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2021 Charting a Career Path in Global Affairs

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Carnegie Mellon University, Institute for Politics and Strategy

Making Graduate Education—and Real-World Experience—Very Personal

When new graduate students arrive at Carnegie Mellon University’s Institute for Politics and Strategy (IPS), Assistant Teaching Professor Ignacio Arana expects to get to know each of them well very quickly. Though they come from all backgrounds and nationalities, only 10 to 15 graduate students join the school with each cohort.

So it goes at IPS, where personalized education lies at the core of the school’s philosophy and tradition. “This is a highly personalized program,” Arana says. “We have a strong relationship with the students. We don’t just train them, we help them find internships and jobs.”

“We want students to be prepared to make a contribution in the real world. Part of our goal is to produce things that are concrete and that are valued in the job market.” –Ignacio Arana, Assistant Teaching Professor, Institute for Politics and Strategy, Carnegie Mellon University

Indeed, much of that personal attention is focused on delivering real-world experience in research and analysis. Students pursuing the signature Master of Science in International Relations and Politics pack a great deal of work into two years of study.

For example, many students find themselves traveling from Pittsburgh to Washington, DC, where IPS maintains a facility on Capitol Hill, close enough to Congress to see the dome from the classroom. All graduate students are invited to travel to DC for a week, during which they network with decision makers and alumni, attend lectures, and learn firsthand from leading political figures.

Students pursuing the International Relations and Politics degree also are expected to complete an internship at a think tank, government agency, nonprofit organization, or elsewhere. They have interned at The National Cyber-Forensics and Training Alliance, Council on Foreign Relations, United Nations Foundation, US Department of Defense, and with members of Congress.

An Intern Informing Change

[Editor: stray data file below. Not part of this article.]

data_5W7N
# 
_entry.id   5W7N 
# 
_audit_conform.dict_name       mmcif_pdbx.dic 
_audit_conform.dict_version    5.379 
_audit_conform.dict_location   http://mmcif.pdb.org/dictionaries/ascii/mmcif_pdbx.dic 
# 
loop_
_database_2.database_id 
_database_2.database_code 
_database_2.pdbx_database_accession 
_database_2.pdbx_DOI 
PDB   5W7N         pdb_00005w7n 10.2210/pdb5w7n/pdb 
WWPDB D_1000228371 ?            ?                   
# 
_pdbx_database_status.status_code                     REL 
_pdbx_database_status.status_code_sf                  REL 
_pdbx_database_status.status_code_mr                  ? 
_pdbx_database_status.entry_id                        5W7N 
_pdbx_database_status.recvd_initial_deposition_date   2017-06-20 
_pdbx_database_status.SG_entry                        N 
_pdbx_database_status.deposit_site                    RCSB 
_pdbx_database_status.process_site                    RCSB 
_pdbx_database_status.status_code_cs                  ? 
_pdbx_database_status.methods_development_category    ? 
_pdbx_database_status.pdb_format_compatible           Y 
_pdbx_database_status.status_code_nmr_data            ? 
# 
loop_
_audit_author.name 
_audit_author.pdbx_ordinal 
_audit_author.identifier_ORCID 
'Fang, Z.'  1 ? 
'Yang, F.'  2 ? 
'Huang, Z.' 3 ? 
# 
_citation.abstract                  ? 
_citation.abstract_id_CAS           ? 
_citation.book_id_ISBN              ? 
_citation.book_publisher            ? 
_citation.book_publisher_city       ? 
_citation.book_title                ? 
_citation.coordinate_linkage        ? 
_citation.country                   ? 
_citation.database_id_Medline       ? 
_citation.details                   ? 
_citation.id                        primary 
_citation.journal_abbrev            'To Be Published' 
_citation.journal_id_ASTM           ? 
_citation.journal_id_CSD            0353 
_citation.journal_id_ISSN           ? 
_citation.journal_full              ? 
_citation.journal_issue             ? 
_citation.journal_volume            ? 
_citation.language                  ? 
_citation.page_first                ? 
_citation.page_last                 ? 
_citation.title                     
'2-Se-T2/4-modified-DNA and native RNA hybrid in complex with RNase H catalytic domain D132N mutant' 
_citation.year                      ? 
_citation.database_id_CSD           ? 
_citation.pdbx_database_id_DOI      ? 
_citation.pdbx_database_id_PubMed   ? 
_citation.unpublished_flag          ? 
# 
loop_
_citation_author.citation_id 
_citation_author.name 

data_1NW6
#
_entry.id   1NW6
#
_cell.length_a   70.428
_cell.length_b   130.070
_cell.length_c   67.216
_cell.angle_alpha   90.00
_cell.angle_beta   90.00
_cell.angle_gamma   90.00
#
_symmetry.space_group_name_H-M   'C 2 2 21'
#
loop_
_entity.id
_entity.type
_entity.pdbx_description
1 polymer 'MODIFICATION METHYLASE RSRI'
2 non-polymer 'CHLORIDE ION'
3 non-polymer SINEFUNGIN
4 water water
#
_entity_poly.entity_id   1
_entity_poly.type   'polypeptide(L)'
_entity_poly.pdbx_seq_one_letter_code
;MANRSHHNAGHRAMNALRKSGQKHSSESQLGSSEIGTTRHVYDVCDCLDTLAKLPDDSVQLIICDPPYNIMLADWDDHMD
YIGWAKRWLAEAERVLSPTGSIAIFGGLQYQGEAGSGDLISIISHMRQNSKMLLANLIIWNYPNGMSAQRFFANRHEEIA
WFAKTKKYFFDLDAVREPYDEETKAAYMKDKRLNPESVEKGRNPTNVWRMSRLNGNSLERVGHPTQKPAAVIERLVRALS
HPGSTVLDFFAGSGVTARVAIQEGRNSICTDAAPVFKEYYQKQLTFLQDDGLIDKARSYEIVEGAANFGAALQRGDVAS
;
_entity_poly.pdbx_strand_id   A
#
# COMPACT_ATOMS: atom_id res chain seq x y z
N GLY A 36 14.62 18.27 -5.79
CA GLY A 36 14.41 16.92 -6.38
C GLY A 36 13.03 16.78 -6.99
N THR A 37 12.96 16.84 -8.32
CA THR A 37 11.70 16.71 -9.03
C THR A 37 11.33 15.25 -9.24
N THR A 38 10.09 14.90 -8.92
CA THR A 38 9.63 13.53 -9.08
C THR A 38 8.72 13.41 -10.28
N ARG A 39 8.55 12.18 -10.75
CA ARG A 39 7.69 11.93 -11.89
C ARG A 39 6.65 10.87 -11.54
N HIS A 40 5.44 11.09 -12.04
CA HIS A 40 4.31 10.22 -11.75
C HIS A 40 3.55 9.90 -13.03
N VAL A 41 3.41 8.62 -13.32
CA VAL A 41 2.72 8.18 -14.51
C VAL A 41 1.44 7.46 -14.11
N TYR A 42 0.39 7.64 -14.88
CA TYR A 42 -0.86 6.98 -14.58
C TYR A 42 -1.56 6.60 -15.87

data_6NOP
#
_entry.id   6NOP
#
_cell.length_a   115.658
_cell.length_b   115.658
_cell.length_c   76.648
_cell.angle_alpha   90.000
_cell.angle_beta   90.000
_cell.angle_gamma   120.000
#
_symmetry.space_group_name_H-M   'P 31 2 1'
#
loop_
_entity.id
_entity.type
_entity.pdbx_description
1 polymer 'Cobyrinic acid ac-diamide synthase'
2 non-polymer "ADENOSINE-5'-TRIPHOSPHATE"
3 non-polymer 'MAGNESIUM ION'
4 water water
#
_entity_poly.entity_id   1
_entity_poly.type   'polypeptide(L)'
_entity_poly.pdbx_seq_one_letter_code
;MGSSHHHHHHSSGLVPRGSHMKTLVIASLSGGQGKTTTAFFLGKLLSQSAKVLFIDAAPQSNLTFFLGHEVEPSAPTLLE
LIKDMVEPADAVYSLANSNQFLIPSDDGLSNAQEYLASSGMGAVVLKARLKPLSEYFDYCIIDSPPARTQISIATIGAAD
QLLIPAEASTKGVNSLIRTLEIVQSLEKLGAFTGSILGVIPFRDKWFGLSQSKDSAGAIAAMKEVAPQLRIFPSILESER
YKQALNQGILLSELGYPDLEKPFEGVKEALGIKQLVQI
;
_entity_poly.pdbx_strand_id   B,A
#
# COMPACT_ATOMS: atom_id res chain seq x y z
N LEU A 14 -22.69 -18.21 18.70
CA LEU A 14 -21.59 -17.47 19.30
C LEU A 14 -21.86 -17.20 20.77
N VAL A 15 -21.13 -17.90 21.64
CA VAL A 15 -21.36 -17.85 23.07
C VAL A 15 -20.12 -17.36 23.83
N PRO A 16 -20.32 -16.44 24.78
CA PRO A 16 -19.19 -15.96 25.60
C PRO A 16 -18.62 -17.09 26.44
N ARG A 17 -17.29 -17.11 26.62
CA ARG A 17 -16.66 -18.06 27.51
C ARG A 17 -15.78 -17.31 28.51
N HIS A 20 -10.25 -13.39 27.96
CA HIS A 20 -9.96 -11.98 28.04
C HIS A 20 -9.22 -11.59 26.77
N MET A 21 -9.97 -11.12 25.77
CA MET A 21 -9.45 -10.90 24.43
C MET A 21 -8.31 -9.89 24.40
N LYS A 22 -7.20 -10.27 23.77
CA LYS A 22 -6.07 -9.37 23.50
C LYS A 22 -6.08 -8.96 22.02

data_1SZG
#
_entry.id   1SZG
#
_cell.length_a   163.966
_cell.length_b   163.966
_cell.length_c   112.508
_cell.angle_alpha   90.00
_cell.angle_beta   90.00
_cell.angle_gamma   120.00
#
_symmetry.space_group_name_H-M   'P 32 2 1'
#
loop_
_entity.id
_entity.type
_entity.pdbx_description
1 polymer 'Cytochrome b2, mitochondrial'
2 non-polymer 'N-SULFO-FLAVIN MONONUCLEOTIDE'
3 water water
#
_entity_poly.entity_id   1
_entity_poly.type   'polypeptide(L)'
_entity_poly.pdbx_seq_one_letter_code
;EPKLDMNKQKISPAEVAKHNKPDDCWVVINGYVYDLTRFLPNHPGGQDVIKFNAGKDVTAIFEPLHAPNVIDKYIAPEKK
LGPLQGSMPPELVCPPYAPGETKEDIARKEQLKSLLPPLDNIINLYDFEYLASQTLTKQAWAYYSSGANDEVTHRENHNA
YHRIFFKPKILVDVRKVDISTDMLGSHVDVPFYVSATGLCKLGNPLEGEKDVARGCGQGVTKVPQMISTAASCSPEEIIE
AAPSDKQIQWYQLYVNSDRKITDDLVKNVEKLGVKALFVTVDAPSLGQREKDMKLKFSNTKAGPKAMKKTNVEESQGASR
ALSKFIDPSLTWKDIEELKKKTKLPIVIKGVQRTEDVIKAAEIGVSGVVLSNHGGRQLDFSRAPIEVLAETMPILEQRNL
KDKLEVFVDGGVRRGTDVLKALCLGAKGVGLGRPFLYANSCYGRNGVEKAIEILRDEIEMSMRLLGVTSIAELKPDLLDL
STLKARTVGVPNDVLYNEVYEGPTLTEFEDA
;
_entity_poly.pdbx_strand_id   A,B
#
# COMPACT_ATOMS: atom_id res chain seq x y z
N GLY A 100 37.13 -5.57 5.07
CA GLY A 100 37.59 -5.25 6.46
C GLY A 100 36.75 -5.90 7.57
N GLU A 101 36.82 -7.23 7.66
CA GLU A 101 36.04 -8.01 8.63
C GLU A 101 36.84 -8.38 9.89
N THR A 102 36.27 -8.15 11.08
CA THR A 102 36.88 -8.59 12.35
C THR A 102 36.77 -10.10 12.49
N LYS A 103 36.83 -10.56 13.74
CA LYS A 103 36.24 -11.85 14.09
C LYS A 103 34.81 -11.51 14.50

After Jordyn Gilliard completed her first year of graduate study at IPS, she is not taking a break this summer as she completes an internship at The Borgen Project, which aims to end extreme poverty.
Gilliard is writing articles, lobbying members of the US Congress, raising money, and otherwise working to help make poverty a greater focus of US foreign policy. It is work that fits her background as a 2019 graduate of Chatham University, with degrees in public relations, advertising, and applied communication.
“I would like to work with the media and share the truth of what’s happening,” Gilliard says. “No one believes anything that’s online now, and my goal is to make sure that everything is truthful and accurate.” 

All IPS students are expected to complete a thesis with a real-world application. For example, those whose courses include an emphasis on international security may take on a current security issue. One student wrote about private sector compliance with federal cybersecurity requirements. Students are encouraged to publish their thesis in the school’s own Journal of Politics and Strategy and other academic publications. 

“Part of our goal is to produce things that are concrete and that are valued in the job market,” Arana says.

Throughout these activities, faculty are there to advise and assist. “To reach your potential, you need to personally work with someone who is more advanced than you are,” Arana says. “We include students in our research community. We ensure students receive rigorous training so that they can succeed at the PhD level or in the policy world.”

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